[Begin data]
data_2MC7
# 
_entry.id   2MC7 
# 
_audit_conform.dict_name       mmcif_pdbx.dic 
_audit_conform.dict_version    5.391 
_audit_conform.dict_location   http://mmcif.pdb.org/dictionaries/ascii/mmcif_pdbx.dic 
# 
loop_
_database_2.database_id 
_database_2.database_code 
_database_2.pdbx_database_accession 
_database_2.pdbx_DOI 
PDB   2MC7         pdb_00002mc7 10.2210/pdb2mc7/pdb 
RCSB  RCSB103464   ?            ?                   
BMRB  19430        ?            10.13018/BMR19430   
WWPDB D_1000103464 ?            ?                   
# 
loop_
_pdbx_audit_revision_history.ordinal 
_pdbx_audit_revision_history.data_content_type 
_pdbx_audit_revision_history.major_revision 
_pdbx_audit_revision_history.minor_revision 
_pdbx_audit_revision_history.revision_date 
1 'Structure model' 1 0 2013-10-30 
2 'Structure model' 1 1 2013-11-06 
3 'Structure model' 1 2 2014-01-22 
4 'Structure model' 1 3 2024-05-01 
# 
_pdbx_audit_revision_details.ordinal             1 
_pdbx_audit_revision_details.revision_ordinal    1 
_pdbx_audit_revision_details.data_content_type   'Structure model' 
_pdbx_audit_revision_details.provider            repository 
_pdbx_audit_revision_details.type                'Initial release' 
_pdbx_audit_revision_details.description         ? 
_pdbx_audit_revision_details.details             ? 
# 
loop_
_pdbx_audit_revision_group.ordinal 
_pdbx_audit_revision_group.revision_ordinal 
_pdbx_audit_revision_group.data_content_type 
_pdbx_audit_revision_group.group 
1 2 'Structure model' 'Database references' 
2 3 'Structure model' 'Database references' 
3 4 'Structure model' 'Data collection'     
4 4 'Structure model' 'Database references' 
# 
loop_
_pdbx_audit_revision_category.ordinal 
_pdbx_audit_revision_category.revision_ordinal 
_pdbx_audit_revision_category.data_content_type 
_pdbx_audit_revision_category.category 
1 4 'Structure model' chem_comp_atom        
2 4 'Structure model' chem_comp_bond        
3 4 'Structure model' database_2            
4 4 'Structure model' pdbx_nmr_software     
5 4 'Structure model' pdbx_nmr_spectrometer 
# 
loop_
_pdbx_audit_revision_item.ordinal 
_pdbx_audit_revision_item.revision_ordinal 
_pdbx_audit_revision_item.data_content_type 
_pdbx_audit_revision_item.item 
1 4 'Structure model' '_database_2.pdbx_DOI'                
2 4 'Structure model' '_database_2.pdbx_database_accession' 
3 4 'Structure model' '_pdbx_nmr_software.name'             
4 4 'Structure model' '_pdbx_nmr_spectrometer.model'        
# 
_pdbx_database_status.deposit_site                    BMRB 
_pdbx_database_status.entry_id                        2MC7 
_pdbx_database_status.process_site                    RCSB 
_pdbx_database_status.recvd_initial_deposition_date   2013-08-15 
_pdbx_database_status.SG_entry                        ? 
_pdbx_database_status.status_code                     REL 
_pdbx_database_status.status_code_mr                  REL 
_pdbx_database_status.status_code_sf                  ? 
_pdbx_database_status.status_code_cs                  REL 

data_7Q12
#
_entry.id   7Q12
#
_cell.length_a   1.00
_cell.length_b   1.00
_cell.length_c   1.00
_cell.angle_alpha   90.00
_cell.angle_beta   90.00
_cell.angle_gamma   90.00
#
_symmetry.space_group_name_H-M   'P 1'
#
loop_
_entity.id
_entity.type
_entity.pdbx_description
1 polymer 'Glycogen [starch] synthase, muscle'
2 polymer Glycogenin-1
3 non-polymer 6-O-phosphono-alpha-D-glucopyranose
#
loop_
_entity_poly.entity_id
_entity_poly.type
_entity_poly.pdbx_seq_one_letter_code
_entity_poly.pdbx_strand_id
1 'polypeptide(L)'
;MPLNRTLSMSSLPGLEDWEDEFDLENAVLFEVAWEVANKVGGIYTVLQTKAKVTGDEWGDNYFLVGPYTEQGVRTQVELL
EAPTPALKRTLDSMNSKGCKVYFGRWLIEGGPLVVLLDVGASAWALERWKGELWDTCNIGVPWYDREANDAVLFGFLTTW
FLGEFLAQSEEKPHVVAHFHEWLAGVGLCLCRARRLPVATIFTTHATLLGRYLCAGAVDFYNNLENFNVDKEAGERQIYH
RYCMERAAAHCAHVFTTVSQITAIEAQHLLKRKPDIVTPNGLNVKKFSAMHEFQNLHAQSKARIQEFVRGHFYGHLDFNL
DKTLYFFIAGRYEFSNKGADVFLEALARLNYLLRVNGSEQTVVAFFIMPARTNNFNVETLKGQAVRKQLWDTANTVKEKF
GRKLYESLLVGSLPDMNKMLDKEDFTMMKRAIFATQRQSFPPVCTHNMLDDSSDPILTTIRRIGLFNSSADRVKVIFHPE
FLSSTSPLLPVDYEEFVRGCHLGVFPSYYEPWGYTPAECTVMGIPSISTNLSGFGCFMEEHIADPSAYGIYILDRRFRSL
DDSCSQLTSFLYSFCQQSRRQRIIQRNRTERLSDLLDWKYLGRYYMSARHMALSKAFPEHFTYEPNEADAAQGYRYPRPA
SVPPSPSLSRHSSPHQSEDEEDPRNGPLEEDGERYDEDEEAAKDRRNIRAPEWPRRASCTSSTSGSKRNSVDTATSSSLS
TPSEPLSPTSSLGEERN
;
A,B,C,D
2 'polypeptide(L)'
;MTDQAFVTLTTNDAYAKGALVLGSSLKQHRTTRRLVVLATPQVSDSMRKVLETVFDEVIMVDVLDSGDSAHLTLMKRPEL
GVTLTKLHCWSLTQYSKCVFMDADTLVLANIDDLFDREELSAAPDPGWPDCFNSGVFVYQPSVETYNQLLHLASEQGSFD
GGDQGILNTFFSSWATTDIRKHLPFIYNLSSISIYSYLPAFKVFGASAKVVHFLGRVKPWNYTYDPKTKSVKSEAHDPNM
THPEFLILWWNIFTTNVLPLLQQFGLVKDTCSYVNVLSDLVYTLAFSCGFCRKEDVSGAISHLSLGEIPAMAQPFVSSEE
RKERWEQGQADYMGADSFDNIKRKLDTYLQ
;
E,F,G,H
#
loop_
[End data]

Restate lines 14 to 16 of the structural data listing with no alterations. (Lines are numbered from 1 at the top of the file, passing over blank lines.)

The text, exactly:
PDB   2MC7         pdb_00002mc7 10.2210/pdb2mc7/pdb 
RCSB  RCSB103464   ?            ?                   
BMRB  19430        ?            10.13018/BMR19430   